Te Karaka

“It is important that we see Māori achieving as Māori across the board.”

Newton Central: Identity, language and culture, Productive partnerships (0:00–1:10)

  • How do we develop a culture of trust if it does not exist in our school?
  • What do we know about the educational benefits of a strong connection to our identity, language and culture?
  • What is it we value about our own cultures?

(1:53–2:20)

  • What is normal in our school?
  • Do you see the world the same way as the Māori learners in your class/school?
  • What learning factors do we see as being critical to our Māori learners?

Breens Intermediate: Identity, language and culture, Treaty of Waitangi (6:42–8:29)

  • How does our school use Ka Hikitia, Tātaiako or Hautū?
  • What lessons can be taken from our conversations about our own identity, language and culture?
  • What role does professional learning development play in improving the quality of teaching and the use of identity, language and culture to strengthen Māori learner achievement?

Porangahau School: Identity, language and culture, Ako, Productive partnerships (7:00–end)

  • Do we know where our Māori learners come from?
  • What do we know about the history of the area and the school?
  • In what ways do we strengthen Māori learners’ access to their identity, language and culture?

Te Karaka: Identity, language and culture, Māori potential approach (4:43–5:42)

  • What does Māori learner success look like at our school?
  • What do parents; family and whānau think success looks like in our school?
  • In what ways does using the identity, language and culture of our students affect their learning?

Makoura College: Identity, language and culture, Treaty of Waitangi, Māori potential approach, Productive partnerships (0:00–3:03)

  • What do you know about the identity, language and culture of your class/school?
  • In what ways has the perception of the wider community shaped our school?
  • How can our understanding of the identity, language and culture of our Māori learners accelerate their success?

Productive partnerships

Productive partnerships is one the 5 guiding principles of Ka Hikitia – Accelerating Success 2013-2017. This principal emphasises that a productive partnership starts by understanding that Māori children and students are connected to whānau and should not be viewed or treated as separate, isolated or disconnected.   

Makoura College

“We worked hard to turn the place around; a lot of it was looking at how we build on the relationships with our community...”

Newton Central

“Any change that will significantly impact on whānau must come from whānau.”

“Often what’s missing in these discussions is how do we integrate language, culture and identity into our schools, how do Māori live as Māori?”

Breens Intermediate

“The research was telling us an awful lot around the fact that we need to be really connected with our whānau...”

Porangahau

“Effective partnerships are with staff, with board and with all parents.”

“I think if you want children to succeed you have to eliminate barriers”

“We have instigated a programme where children can come into school for up to six months before they’re five.”

Te Karaka

“The Board know that what the teachers are doing here and what the school is doing is really working...”

Newton Central: Productive partnerships (3:31–4:19)

  • In what ways do parents, families and whānau drive the changes in our school?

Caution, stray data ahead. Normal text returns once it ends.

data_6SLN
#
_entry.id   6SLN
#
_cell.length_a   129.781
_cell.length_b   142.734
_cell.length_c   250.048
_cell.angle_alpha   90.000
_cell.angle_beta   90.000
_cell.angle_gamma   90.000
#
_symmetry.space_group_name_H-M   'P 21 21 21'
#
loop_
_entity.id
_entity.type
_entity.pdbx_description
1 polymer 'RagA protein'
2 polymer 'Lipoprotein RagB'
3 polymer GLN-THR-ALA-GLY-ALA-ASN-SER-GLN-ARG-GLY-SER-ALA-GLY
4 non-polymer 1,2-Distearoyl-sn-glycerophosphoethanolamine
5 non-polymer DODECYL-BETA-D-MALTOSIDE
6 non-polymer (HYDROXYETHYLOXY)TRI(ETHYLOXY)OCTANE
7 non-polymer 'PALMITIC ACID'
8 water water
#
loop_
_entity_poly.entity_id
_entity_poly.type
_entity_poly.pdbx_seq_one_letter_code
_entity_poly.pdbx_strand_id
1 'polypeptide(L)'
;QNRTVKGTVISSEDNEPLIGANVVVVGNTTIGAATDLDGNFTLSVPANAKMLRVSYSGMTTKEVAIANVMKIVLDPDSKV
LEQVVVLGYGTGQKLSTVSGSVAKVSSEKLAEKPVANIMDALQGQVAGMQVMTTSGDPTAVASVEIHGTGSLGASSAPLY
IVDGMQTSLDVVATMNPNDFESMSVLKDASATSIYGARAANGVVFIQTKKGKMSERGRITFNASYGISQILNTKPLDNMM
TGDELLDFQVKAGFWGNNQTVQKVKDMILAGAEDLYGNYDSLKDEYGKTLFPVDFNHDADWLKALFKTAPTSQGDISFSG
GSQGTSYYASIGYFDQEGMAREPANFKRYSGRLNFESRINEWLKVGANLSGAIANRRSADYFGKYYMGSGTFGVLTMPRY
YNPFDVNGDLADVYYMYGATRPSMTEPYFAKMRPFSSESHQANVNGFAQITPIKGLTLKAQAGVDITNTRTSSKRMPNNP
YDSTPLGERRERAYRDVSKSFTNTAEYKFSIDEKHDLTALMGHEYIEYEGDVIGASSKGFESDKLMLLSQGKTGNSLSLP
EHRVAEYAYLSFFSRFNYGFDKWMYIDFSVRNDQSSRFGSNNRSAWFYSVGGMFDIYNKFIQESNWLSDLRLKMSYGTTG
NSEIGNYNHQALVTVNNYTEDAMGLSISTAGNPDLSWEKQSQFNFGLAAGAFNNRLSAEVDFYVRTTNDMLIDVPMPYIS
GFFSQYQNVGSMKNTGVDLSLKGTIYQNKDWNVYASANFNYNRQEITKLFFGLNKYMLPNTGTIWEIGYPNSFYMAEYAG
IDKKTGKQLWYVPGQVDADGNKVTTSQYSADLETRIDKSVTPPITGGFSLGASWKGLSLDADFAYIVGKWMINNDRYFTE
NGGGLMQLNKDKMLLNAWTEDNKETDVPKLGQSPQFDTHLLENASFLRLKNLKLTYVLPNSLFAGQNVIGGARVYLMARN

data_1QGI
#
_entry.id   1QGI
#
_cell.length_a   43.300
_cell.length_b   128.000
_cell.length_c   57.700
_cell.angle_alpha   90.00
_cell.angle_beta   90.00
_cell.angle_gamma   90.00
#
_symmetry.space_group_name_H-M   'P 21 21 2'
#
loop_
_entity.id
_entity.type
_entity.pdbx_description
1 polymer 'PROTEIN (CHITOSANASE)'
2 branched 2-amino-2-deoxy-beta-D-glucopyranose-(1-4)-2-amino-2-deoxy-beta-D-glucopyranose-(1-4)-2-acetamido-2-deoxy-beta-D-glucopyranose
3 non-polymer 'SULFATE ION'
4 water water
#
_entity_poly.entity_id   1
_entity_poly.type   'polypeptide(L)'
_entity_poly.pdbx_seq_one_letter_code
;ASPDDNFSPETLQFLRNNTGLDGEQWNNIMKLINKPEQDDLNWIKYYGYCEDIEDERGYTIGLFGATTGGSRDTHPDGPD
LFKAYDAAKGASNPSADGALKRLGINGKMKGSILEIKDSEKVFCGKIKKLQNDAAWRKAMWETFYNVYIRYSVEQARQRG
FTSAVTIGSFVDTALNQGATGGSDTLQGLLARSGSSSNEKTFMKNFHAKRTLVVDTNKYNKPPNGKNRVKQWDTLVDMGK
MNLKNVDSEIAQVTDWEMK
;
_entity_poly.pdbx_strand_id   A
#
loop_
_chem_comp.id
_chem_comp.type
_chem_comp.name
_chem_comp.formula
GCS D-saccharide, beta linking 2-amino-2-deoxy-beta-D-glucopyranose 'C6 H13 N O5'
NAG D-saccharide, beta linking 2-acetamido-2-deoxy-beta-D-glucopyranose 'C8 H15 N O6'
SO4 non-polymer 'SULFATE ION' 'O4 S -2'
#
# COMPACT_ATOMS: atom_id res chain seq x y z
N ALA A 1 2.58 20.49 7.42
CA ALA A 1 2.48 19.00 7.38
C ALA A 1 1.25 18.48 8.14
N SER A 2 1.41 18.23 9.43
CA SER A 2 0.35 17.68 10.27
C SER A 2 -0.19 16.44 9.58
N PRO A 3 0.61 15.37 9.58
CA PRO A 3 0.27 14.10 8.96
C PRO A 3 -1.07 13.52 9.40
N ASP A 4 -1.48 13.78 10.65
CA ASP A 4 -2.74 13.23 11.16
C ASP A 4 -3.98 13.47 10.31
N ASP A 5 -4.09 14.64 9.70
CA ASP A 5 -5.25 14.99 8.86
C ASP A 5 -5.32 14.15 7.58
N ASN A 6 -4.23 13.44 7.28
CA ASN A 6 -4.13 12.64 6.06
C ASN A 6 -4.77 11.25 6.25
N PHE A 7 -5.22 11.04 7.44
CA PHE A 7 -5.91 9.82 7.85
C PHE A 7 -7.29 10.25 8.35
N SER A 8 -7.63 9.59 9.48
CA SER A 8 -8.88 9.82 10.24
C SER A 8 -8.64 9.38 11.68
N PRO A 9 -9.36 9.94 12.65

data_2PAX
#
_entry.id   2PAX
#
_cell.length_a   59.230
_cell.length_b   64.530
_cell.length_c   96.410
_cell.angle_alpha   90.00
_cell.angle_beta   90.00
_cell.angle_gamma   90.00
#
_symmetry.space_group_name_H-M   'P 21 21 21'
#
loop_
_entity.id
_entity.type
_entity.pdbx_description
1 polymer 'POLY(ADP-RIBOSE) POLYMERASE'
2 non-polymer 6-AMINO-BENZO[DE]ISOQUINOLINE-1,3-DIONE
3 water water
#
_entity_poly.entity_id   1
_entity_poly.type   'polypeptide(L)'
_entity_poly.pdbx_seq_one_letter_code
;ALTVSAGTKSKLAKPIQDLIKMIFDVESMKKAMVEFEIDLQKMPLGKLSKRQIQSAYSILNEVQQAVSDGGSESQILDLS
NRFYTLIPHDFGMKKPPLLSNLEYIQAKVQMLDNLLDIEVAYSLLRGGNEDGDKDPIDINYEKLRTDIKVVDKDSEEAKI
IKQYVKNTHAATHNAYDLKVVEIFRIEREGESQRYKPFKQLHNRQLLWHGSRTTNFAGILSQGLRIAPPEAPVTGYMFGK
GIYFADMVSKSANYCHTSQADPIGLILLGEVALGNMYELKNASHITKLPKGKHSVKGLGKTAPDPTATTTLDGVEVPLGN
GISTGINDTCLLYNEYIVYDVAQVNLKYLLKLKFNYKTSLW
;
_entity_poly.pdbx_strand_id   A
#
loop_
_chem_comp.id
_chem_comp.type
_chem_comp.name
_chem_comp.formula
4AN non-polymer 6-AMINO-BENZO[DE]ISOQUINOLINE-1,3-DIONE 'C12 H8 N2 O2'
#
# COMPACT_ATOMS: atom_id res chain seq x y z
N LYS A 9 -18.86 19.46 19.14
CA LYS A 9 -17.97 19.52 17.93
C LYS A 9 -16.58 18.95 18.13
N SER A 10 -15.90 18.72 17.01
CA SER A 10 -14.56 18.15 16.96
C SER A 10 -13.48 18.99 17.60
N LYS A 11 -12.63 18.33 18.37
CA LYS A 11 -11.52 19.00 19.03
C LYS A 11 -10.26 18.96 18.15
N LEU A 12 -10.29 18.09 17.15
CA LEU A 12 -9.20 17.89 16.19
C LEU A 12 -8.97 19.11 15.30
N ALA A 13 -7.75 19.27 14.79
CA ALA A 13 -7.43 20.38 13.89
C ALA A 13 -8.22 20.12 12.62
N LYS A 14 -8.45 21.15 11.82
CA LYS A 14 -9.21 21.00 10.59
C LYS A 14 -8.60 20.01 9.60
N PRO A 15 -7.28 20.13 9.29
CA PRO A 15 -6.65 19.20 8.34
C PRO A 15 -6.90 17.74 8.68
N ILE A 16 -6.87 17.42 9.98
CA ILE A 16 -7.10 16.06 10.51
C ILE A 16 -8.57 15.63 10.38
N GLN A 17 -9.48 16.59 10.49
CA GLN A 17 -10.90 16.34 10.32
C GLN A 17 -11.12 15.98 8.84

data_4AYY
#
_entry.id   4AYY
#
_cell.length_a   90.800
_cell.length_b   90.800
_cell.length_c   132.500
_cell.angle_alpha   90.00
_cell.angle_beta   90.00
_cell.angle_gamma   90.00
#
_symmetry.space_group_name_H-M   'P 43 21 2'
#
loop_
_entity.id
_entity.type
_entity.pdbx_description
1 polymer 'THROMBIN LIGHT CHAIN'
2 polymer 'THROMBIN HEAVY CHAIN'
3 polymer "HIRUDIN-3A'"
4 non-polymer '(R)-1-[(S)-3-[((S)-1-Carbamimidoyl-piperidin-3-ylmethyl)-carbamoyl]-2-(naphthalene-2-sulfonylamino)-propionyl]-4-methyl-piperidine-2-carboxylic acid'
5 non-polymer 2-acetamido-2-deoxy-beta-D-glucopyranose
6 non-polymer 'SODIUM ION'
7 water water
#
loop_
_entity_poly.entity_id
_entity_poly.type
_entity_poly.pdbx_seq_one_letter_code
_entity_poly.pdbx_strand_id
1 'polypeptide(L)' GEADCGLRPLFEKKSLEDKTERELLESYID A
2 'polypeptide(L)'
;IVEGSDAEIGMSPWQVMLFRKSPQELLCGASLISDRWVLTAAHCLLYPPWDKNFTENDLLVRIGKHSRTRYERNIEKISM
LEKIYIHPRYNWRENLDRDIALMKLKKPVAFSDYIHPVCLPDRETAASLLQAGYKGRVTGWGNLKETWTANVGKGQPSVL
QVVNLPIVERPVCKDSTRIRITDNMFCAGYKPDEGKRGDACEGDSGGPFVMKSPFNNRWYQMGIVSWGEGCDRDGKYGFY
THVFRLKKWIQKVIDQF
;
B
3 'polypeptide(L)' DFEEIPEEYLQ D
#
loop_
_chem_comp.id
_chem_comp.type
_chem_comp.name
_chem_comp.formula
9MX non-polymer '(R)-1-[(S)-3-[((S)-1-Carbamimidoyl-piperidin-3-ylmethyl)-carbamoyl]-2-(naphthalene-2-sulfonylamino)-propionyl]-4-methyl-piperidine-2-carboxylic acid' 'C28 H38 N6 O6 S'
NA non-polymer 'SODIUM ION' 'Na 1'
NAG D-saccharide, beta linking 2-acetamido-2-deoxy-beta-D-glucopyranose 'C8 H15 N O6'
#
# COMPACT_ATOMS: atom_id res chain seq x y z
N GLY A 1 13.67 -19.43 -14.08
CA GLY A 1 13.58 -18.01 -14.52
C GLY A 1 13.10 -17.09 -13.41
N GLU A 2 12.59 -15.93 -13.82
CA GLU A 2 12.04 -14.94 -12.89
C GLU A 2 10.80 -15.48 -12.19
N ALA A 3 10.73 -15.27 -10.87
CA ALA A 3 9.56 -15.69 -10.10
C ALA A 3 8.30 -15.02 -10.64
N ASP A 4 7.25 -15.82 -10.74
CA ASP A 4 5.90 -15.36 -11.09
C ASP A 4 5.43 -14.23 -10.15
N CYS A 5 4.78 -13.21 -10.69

• How will we change the hearts and minds of our school to accelerate success for Māori learners?
  • How do the relationships in our school community educationally powerful?

(5:21-6:42)

  • What does success as Māori mean at our school?
  • How are Māori aspirations represented at a BOTs level?
  • How effective is our current governance model for Māori enjoying and achieving education success as Māori?

Breens Intermediate: Productive partnerships, Treaty of Waitangi, Māori potential approach (0:00–2:33)

  • How are Māori learners, their parents, families and whānau engaged with our school?
  • How does this engagement support educationally powerful relationships?
  • In what ways to parents, families and whānau contribute to the vision of our school?

Porangahau School: Productive partnerships (0:00-1:23)

  • What effective partnerships do we have in our school community?
  • What relationships exist in our school that support Māori learners to accelerate their success?
  • In what ways do we assist our parents, families and whānau to ensure learners can attend our school?

(3:19–3:34)

  • What barriers exist for our students to access our school?
  • In what ways can we remove or limit these barriers?
  • How committed are our staff and BOT to building and strengthening the effective communities of our school?

(6:00–6:19)

  • How do we support Māori learners to transition into and out of our school?
  • How do we provide information to our school community to support education success?
  • What information and or access do we provide to parents, families and whānau about beginning at our school?

Te Karaka: Productive partnerships (7:42–end)

  • What information about Māori learners is received by the BOTs?
  • What do we know about the attendance, engagement and retention of our Māori learners?
  • In what ways does using the identity, language and culture of our students affect their learning?

Makoura College: Productive partnerships (0:00–3:03)

  • What relationships exist in our class/school?
  • How do the relationships within the wider school community impact on our Māori learners?
  • How do we include Māori representation in the decision making about the vision of our school?